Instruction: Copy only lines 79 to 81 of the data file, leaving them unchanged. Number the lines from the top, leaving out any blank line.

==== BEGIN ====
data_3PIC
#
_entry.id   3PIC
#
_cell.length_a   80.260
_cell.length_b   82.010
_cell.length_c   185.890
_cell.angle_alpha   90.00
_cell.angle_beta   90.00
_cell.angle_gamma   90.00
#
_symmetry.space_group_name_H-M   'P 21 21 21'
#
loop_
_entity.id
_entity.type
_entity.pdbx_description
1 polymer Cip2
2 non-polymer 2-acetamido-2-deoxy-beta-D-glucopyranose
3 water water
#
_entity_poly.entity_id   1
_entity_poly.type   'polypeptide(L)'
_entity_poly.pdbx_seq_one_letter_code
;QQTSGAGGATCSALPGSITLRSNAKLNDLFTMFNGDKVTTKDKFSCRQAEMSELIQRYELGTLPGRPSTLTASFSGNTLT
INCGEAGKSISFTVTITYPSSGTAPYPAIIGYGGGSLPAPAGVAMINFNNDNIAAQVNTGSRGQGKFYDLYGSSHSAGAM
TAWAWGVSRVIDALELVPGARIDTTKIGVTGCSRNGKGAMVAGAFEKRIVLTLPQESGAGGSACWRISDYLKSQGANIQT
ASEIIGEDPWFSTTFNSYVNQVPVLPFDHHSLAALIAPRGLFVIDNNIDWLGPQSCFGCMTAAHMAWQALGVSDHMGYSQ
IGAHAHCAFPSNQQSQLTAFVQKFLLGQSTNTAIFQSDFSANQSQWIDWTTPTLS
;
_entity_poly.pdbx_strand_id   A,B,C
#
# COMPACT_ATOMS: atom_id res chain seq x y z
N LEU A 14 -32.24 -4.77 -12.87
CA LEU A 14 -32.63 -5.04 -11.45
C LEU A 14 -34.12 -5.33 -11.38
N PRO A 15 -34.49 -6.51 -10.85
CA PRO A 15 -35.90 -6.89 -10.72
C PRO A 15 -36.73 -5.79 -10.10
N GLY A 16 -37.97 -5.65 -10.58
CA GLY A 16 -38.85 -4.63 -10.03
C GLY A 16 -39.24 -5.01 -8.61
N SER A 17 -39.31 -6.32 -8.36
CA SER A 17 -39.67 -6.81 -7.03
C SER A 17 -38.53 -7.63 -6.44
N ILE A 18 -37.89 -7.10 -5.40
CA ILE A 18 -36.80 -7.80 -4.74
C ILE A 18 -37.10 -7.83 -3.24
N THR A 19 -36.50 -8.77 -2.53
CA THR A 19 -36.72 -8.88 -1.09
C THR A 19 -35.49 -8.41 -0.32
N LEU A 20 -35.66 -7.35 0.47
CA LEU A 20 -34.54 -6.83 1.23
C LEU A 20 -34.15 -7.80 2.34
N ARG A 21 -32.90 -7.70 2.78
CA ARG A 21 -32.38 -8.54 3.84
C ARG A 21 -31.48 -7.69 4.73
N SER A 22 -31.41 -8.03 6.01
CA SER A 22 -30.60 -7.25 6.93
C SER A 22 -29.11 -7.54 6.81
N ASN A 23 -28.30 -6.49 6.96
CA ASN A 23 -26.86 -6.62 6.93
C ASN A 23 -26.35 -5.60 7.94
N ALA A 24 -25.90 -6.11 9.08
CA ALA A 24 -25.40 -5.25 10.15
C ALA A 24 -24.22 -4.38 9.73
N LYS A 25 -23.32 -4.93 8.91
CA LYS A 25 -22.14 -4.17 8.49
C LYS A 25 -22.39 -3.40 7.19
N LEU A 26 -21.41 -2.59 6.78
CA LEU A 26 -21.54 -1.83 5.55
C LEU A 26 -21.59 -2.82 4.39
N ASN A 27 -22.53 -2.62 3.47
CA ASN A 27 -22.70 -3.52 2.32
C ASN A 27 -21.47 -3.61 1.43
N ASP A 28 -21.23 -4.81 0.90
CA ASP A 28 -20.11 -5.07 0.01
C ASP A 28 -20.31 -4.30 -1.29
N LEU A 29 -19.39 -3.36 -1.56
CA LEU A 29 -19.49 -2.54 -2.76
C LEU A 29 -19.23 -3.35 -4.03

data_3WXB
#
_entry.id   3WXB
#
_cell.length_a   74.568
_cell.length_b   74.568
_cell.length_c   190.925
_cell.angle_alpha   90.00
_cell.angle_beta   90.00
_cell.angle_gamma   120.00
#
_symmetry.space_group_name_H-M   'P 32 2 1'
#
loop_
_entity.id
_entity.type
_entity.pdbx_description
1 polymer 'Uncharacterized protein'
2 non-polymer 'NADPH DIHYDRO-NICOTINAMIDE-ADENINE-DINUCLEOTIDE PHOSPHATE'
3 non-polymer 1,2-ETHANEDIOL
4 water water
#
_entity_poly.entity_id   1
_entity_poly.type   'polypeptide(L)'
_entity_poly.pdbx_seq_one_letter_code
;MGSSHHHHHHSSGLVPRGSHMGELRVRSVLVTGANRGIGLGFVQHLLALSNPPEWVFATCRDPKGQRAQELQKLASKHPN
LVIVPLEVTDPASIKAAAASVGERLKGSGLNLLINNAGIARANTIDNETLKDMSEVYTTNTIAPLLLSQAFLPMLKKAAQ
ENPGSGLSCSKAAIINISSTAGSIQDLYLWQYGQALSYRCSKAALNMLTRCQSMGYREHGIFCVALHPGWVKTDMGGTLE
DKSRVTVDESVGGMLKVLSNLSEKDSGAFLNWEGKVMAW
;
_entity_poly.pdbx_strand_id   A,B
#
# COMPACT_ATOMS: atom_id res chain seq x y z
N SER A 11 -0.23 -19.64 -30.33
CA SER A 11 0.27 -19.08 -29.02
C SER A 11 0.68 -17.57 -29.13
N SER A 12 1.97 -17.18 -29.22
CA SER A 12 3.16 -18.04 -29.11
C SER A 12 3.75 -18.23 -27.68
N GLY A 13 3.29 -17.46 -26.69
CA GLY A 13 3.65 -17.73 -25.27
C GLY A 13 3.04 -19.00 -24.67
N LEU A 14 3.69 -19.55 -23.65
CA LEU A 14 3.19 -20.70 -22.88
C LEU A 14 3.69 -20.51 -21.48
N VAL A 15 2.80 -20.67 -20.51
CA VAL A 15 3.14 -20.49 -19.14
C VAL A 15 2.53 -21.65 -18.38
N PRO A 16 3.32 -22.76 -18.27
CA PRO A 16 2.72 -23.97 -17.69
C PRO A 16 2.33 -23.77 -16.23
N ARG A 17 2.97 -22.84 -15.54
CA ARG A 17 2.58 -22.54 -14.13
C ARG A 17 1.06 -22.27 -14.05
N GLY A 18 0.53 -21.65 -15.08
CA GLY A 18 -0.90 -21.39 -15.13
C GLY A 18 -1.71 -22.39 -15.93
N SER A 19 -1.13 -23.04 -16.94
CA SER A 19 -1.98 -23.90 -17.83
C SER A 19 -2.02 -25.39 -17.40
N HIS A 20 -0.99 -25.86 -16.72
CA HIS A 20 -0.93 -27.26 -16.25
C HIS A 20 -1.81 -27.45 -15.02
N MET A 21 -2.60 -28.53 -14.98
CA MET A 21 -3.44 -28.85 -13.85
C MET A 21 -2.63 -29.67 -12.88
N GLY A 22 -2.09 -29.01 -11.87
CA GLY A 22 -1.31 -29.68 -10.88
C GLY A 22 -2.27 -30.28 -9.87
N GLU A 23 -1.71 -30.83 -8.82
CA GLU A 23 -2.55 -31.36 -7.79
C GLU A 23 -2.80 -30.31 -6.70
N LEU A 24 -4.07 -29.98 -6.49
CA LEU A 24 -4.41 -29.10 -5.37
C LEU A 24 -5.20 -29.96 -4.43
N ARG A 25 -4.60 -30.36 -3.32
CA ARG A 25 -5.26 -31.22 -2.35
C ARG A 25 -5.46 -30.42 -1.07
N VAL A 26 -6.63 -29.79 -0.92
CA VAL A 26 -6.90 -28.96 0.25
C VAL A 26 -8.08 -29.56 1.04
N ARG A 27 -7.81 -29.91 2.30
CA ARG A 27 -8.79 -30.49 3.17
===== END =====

N LEU A 29 -19.39 -3.36 -1.56
CA LEU A 29 -19.49 -2.54 -2.76
C LEU A 29 -19.23 -3.35 -4.03